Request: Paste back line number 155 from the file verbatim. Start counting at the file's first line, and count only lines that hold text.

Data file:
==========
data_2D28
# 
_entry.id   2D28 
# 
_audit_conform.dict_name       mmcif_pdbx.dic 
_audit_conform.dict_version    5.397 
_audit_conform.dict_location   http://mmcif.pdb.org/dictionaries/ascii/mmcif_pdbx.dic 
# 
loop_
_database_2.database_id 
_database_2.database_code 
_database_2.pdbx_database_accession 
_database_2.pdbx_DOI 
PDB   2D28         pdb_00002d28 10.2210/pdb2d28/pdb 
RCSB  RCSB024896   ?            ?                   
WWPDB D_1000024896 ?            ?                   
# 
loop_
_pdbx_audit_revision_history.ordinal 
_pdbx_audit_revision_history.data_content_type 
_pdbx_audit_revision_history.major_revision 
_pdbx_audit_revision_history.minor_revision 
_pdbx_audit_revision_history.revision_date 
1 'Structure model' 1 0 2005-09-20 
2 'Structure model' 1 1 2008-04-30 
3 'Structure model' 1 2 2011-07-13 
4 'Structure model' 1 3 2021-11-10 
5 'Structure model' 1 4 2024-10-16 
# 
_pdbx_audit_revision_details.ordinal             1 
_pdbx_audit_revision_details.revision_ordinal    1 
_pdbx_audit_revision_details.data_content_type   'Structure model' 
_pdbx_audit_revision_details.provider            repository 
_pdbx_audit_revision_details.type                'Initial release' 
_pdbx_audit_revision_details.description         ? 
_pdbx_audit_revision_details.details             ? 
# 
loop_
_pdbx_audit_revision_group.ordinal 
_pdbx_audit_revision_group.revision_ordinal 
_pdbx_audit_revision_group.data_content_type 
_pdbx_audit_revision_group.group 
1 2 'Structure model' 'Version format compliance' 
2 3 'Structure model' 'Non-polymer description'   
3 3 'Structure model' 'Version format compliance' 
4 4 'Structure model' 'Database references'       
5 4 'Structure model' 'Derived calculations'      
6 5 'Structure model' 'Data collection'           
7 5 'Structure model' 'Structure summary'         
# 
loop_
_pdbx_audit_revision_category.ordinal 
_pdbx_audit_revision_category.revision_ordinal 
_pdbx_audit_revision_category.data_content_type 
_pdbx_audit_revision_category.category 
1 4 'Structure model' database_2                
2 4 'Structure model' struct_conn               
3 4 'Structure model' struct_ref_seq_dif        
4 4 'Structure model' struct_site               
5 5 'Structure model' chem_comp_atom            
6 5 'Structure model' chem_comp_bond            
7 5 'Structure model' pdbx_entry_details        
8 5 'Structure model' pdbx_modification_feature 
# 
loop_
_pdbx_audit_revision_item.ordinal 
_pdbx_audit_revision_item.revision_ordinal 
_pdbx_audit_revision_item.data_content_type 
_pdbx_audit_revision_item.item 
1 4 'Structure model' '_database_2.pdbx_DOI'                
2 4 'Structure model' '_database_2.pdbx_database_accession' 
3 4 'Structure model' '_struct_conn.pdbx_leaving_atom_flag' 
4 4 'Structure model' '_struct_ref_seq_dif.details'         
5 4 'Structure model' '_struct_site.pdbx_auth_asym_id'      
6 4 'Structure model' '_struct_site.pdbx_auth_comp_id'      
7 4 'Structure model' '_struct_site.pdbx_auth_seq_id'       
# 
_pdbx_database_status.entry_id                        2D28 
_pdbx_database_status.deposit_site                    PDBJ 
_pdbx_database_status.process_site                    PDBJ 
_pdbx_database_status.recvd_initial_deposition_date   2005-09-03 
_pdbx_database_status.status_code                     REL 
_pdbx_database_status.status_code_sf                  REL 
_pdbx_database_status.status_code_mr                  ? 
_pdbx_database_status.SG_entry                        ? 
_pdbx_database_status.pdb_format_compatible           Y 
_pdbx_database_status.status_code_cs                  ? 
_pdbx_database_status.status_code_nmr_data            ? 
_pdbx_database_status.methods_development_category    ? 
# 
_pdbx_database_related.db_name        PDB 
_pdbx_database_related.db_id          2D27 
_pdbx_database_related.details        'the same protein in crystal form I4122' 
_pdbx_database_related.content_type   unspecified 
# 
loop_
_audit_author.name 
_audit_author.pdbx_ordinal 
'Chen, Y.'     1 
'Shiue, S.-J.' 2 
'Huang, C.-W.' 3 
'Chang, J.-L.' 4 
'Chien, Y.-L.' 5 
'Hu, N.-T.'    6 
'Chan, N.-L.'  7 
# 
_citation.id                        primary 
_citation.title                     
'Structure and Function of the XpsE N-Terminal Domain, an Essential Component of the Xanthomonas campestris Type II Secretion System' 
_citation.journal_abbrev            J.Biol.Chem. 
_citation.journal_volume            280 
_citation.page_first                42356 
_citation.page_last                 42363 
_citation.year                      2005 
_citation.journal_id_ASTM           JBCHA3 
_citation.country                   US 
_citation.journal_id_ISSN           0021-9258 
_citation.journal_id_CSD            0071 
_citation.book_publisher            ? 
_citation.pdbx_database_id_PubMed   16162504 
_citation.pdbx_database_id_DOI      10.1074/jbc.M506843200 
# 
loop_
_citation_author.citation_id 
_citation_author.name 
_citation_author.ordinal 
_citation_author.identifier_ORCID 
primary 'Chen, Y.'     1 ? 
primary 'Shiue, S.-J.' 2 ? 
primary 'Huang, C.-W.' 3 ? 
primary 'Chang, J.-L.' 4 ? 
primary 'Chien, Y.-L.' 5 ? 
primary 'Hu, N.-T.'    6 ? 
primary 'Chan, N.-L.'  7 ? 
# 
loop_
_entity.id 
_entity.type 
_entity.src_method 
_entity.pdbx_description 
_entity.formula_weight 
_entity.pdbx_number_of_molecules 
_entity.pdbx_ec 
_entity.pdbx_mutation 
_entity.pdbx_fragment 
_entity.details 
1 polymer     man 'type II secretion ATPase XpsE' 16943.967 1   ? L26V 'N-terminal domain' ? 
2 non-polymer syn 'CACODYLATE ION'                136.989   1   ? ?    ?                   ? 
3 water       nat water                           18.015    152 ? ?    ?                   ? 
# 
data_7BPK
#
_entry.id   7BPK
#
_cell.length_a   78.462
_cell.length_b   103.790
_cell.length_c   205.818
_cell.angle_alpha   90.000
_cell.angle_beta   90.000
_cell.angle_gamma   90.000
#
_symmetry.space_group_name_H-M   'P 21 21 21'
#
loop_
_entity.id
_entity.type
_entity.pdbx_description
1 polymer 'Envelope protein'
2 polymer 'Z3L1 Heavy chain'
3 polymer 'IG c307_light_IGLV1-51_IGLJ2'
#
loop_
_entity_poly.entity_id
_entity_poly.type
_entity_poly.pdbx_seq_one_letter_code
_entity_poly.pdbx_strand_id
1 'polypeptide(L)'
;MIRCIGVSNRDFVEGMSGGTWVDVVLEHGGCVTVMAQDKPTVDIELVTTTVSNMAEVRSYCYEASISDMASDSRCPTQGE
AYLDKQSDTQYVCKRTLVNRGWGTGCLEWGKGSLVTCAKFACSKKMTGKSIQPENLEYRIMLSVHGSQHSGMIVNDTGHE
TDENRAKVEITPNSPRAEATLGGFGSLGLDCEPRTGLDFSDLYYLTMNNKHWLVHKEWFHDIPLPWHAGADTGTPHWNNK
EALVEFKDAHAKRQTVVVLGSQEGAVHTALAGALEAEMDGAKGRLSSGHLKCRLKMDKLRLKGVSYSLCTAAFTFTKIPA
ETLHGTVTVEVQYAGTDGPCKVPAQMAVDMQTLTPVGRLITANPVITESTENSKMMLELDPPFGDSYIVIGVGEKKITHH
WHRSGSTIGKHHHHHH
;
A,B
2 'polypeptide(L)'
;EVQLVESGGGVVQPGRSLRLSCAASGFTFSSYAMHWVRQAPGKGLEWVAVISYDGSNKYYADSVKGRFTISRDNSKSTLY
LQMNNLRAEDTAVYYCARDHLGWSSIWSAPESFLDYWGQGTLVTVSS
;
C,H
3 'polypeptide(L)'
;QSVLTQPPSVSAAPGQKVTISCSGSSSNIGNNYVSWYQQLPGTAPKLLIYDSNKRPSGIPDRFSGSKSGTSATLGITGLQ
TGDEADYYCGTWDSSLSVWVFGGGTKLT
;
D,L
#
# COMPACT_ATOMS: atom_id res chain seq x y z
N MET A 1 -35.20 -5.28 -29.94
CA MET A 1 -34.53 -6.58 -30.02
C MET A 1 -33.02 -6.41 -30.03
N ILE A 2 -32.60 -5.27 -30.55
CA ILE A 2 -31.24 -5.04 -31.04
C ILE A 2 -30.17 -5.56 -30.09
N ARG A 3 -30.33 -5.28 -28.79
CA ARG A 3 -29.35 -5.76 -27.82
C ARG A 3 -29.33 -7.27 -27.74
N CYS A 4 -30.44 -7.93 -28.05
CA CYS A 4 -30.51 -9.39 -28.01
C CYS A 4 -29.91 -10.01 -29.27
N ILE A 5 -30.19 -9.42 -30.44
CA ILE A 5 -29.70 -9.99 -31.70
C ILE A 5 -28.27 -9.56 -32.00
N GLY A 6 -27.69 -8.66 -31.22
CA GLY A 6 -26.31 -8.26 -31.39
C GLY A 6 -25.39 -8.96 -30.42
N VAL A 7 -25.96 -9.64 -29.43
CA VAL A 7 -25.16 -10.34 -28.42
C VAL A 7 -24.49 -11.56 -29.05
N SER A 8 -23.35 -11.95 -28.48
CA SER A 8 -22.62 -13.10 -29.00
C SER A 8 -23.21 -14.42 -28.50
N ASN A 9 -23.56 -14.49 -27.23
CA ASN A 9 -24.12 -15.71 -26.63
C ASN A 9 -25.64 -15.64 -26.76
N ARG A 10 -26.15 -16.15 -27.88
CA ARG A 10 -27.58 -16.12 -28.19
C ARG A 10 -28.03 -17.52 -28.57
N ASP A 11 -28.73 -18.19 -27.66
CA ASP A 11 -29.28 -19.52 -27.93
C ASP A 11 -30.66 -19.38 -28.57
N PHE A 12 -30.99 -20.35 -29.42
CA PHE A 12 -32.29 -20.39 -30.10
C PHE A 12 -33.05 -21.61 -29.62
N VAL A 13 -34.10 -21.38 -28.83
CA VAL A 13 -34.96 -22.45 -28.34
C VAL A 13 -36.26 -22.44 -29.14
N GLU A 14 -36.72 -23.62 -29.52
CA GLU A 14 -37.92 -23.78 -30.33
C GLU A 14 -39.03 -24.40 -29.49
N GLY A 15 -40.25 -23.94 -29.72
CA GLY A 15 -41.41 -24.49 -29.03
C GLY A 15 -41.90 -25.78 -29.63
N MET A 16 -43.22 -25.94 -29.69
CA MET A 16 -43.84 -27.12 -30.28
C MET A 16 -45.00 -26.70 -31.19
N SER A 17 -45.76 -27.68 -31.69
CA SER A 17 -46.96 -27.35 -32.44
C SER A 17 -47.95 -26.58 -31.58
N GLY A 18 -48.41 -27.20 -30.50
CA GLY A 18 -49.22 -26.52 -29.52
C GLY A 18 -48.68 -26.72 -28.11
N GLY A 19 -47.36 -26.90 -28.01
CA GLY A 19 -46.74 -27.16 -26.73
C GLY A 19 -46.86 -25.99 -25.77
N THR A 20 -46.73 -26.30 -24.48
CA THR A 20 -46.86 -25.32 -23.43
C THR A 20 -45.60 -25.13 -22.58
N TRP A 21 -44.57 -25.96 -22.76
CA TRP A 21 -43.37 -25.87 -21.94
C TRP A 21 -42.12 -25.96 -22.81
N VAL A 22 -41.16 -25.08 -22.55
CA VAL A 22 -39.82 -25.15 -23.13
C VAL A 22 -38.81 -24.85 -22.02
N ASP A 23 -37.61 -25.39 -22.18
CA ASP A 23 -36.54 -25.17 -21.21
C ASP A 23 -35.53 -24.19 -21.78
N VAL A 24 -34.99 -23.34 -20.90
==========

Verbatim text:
_cell.length_a   78.462